OPINION: Tabloid hacks don’t make best spin doctors

I was speaking to News of the World editor Colin Myer the day after Andy Coulson was appointed and he seemed surprised that his predecessor had been ­offered the job as top Tory spin doctor. He wasn’t the only one; I was completely baffled.

Now, I have absolutely nothing bad to say about Andy Coulson – we Spurs fans tend to stick together – but I can’t say anything positive about his ­appointment. Firstly, let’s get all this nonsense comparing Coulson with Campbell out of the way. For a start, when Alastair was appointed as Tony Blair’s spin doctor he was a largely unknown political hack writing a little read and badly written column for Today, just before the paper closed down.

He may have since become a celebrity, but the days of celebrity spin doctors are over – making Cameron’s choice of the ex-editor of the News of the World a very strange one indeed. Even stranger when you consider that Coulson’s friends don’t consider him to be a Tory or even that interested in politics. Campbell, on the other hand, was a fervent ­Labour supporter who lived and breathed politics. As he rightly says himself, what’s important about ­being a political spin doctor is not understanding the media, which Coulson obviously does, but understanding politics, which Coulson has yet to prove.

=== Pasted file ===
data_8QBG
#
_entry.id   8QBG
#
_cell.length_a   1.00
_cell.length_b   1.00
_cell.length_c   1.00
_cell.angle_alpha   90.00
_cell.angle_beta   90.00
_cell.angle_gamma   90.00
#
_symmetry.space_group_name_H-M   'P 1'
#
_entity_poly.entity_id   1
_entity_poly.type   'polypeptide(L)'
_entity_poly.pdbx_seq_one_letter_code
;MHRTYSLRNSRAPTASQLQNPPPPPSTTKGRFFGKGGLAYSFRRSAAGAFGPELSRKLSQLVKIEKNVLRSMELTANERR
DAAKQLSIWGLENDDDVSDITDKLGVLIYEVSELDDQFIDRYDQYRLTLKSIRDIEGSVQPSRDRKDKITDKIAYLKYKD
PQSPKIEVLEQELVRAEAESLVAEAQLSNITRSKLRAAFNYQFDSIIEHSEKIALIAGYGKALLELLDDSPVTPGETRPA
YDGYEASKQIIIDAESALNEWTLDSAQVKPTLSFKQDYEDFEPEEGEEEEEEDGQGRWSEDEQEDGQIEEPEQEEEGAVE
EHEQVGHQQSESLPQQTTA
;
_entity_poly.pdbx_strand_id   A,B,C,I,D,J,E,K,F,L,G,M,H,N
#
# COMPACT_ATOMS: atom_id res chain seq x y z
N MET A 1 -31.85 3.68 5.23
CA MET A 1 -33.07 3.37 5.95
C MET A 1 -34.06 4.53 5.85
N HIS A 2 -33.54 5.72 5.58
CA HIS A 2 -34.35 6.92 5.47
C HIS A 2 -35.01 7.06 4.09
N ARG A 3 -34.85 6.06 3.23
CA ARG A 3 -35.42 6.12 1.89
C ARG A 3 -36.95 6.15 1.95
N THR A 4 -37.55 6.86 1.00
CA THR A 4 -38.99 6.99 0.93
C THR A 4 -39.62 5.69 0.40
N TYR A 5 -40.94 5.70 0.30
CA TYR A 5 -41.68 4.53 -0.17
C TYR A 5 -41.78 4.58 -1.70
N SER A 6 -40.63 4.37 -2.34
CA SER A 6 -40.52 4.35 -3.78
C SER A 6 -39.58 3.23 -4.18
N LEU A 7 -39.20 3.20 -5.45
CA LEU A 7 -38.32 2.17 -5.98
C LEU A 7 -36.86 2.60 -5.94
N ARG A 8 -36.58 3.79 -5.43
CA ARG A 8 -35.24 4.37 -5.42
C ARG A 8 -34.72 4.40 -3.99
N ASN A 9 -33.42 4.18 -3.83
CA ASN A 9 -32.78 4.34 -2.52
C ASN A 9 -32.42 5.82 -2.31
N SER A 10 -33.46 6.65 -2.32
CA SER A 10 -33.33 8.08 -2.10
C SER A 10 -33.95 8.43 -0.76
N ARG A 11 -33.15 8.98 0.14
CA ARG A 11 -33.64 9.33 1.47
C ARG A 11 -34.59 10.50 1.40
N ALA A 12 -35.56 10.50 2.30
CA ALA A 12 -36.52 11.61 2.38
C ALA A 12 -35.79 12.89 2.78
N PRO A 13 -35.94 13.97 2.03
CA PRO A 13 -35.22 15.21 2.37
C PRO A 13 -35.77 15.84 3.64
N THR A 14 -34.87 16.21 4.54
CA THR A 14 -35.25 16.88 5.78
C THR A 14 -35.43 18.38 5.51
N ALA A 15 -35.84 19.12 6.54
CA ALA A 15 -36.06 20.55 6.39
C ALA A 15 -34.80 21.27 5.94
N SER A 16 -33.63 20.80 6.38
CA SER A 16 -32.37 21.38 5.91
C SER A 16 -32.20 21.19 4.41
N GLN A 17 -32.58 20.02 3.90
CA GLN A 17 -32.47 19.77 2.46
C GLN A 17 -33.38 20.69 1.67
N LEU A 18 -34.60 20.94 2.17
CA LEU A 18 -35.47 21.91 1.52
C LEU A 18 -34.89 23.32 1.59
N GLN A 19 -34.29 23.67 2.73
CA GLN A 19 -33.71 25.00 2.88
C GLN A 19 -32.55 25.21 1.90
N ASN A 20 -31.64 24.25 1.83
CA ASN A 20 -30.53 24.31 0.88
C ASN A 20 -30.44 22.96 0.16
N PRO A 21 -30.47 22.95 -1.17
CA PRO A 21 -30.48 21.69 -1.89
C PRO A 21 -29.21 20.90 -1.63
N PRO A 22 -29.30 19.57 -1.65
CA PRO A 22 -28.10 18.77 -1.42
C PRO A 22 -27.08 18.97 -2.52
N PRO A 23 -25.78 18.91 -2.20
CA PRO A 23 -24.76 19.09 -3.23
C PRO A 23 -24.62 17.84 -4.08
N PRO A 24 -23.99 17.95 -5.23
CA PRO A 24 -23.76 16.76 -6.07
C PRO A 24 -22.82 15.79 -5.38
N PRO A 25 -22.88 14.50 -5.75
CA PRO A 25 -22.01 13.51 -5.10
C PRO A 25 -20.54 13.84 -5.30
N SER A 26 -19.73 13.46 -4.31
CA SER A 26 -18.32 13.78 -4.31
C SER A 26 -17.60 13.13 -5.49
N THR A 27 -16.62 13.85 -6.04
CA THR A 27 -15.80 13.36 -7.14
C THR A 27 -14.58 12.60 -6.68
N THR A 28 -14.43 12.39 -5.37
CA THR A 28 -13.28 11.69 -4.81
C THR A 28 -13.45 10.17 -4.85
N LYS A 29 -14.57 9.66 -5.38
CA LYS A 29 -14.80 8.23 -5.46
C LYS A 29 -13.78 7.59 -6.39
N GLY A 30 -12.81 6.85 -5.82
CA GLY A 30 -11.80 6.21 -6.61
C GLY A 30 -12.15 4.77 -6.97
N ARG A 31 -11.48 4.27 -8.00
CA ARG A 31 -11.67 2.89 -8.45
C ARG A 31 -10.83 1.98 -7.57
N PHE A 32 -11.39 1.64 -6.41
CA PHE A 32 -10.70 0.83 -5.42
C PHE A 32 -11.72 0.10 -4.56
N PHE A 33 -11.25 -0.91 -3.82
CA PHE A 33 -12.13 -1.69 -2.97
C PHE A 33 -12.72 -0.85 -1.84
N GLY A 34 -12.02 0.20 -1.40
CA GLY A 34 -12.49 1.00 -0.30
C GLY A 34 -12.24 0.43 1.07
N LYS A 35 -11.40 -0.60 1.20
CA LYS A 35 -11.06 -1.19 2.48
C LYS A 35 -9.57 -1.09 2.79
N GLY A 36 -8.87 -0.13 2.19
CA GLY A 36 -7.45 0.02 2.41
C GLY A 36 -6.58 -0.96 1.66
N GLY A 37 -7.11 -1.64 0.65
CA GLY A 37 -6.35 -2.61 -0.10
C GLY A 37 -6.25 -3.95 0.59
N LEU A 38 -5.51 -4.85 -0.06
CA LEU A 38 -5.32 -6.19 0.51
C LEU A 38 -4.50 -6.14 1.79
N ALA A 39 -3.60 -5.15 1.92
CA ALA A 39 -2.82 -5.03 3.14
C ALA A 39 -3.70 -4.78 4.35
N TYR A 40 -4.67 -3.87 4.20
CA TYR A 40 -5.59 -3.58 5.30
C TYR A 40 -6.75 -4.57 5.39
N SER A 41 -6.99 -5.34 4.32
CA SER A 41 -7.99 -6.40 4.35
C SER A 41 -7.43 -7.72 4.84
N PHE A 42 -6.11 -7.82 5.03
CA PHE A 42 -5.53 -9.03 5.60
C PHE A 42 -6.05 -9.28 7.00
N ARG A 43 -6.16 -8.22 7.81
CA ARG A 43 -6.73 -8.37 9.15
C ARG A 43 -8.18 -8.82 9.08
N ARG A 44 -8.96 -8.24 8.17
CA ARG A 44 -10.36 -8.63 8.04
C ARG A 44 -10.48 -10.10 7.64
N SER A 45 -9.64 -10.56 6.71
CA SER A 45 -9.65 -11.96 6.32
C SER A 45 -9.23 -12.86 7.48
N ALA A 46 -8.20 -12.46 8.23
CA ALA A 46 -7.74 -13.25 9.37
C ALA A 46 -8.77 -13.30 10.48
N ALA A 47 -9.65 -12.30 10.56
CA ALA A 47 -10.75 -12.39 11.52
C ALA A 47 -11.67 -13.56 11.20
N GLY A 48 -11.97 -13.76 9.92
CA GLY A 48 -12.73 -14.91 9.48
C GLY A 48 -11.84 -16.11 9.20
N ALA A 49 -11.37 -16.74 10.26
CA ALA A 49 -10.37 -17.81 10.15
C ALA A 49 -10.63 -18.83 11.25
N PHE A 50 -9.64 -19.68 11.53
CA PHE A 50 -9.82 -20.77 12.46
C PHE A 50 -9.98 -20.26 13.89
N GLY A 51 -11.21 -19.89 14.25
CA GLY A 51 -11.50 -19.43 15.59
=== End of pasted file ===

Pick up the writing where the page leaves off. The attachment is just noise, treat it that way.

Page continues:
It’s surprising that David Cameron did not consider the success, or lack of it, of the last high-profile tabloid hack to take on the job as the leader’s spinner in chief. Sunday Express editor Amanda Platell, who like Andy Coulson left her job under a cloud, clearly understood the media, but her handling of William Hague ended in humiliating defeat. Before her, another former Express journalist, Charles Lewington, failed spectacularly with John Major.

I find the most surprising thing about this appointment is that the Tories did not get someone from TV to take the job. There is little doubt that what appears on our small screen is ten times more important than what appears in print. Why didn’t they break the bank to get former Young Conservative Nick Robin­son from the BBC? It was also rumoured in Westminster that BBC political hack Guto Harri was in talks with top Tories. Perhaps a wider question is why politicians still consider that high-profile journalists make better spin doctors when evidence shows they don’t.

Most interesting, though, was Gordon Brown’s decision to ­announce his new Downing Street spokesperson the day Coulson was appointed. His choice of Mike ­Ellam, a career civil servant, cleverly reinforces his positioning away from Blair and the days of spin.

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